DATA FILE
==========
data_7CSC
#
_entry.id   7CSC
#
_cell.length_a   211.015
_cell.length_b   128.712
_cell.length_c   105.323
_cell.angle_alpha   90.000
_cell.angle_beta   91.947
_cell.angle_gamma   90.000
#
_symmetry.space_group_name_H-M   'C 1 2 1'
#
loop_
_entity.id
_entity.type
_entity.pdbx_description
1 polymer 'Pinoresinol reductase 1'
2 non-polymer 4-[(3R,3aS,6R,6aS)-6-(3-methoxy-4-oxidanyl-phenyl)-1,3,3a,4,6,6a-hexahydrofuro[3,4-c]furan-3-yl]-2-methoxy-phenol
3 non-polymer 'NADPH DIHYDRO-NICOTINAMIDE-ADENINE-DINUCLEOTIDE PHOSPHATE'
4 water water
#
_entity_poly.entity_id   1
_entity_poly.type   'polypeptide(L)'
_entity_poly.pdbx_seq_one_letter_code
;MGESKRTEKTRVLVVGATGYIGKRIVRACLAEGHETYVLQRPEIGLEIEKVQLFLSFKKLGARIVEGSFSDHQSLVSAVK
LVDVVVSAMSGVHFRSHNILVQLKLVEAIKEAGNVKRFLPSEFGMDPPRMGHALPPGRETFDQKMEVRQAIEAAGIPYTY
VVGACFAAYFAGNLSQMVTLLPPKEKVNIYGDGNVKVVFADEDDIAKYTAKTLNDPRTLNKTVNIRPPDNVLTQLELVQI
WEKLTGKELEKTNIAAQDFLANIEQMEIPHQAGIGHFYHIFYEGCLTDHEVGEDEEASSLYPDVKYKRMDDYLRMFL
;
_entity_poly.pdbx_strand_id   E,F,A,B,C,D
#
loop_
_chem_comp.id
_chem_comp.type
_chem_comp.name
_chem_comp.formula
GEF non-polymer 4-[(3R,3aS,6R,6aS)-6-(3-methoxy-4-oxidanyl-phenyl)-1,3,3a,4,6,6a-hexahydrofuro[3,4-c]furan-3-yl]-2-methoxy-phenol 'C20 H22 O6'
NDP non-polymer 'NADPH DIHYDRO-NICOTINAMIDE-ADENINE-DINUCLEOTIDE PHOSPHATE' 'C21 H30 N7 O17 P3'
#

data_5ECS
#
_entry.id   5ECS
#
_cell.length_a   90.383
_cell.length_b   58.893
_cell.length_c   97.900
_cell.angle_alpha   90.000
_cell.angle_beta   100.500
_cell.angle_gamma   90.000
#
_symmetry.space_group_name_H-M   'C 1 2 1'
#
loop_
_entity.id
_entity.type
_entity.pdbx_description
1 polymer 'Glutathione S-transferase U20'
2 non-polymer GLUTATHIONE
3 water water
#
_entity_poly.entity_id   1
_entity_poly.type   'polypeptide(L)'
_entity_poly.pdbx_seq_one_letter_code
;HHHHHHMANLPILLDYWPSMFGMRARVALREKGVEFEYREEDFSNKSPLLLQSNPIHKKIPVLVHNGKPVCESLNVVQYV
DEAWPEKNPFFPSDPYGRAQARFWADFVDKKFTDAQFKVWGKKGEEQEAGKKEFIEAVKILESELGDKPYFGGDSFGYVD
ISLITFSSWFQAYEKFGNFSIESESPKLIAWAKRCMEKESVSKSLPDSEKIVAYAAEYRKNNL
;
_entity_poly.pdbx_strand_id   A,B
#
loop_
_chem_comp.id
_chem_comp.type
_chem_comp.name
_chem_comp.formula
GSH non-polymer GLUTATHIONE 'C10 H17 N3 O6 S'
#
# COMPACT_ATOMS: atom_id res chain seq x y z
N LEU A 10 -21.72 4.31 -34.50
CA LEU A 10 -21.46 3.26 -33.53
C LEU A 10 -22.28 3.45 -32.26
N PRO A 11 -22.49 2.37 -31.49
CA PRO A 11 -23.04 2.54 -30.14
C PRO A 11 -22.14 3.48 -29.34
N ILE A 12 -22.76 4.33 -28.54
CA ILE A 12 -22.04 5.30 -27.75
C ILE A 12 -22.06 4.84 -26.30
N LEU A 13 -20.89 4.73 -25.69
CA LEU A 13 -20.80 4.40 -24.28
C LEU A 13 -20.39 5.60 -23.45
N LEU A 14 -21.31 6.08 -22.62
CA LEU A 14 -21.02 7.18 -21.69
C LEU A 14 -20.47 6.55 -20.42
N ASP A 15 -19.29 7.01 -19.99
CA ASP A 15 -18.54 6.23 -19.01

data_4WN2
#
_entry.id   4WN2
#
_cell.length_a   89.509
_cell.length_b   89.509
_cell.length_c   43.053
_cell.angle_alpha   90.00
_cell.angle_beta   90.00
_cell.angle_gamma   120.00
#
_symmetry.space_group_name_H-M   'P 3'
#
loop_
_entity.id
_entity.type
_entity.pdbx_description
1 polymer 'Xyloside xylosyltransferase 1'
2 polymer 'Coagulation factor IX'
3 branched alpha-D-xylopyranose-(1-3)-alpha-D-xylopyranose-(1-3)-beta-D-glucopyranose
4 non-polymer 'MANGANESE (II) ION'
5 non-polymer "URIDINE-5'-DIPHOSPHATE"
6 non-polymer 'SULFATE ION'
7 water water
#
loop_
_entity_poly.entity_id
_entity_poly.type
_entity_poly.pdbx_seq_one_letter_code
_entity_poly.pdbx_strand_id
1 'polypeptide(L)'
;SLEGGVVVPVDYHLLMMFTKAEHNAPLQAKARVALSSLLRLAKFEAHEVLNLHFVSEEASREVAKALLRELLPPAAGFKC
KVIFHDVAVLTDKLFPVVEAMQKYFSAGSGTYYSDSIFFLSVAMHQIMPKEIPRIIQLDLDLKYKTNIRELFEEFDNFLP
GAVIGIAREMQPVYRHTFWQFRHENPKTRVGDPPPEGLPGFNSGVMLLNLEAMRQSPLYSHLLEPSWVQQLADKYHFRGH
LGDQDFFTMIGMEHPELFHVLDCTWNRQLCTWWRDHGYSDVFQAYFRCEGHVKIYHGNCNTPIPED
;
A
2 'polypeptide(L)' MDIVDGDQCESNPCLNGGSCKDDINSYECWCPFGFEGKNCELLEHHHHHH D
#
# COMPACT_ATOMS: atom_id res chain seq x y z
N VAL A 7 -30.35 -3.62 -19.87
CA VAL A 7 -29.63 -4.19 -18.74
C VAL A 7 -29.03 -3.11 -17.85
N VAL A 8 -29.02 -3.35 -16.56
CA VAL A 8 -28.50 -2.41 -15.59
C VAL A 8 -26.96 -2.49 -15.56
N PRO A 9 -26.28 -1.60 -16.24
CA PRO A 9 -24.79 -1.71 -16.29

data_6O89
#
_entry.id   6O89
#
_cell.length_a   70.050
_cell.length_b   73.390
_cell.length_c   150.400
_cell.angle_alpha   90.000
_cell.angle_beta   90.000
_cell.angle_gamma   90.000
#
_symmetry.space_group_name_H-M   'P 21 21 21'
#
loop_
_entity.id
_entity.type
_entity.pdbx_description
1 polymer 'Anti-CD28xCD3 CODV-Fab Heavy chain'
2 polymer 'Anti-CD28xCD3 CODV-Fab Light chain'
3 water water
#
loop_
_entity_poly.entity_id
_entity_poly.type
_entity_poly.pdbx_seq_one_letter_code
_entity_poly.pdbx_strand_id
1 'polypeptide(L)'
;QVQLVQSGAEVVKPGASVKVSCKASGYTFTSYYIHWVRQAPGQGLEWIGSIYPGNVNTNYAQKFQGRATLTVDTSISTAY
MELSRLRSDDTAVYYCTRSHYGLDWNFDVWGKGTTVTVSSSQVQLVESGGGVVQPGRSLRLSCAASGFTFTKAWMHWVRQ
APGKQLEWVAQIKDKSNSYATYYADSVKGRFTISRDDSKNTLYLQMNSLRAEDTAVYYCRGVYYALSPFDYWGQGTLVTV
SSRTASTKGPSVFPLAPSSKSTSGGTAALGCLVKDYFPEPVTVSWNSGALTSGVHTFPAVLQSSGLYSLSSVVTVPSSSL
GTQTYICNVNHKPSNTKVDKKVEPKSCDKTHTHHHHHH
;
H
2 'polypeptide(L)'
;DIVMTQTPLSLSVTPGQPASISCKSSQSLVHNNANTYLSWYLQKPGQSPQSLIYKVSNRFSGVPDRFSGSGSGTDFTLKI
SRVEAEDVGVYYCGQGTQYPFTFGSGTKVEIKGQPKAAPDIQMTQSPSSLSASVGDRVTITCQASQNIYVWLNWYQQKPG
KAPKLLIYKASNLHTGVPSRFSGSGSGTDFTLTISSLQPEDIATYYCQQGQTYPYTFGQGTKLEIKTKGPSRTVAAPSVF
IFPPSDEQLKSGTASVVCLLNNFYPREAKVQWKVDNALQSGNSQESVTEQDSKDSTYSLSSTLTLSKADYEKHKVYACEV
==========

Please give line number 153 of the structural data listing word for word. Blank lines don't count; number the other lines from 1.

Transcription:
_cell.angle_gamma   90.000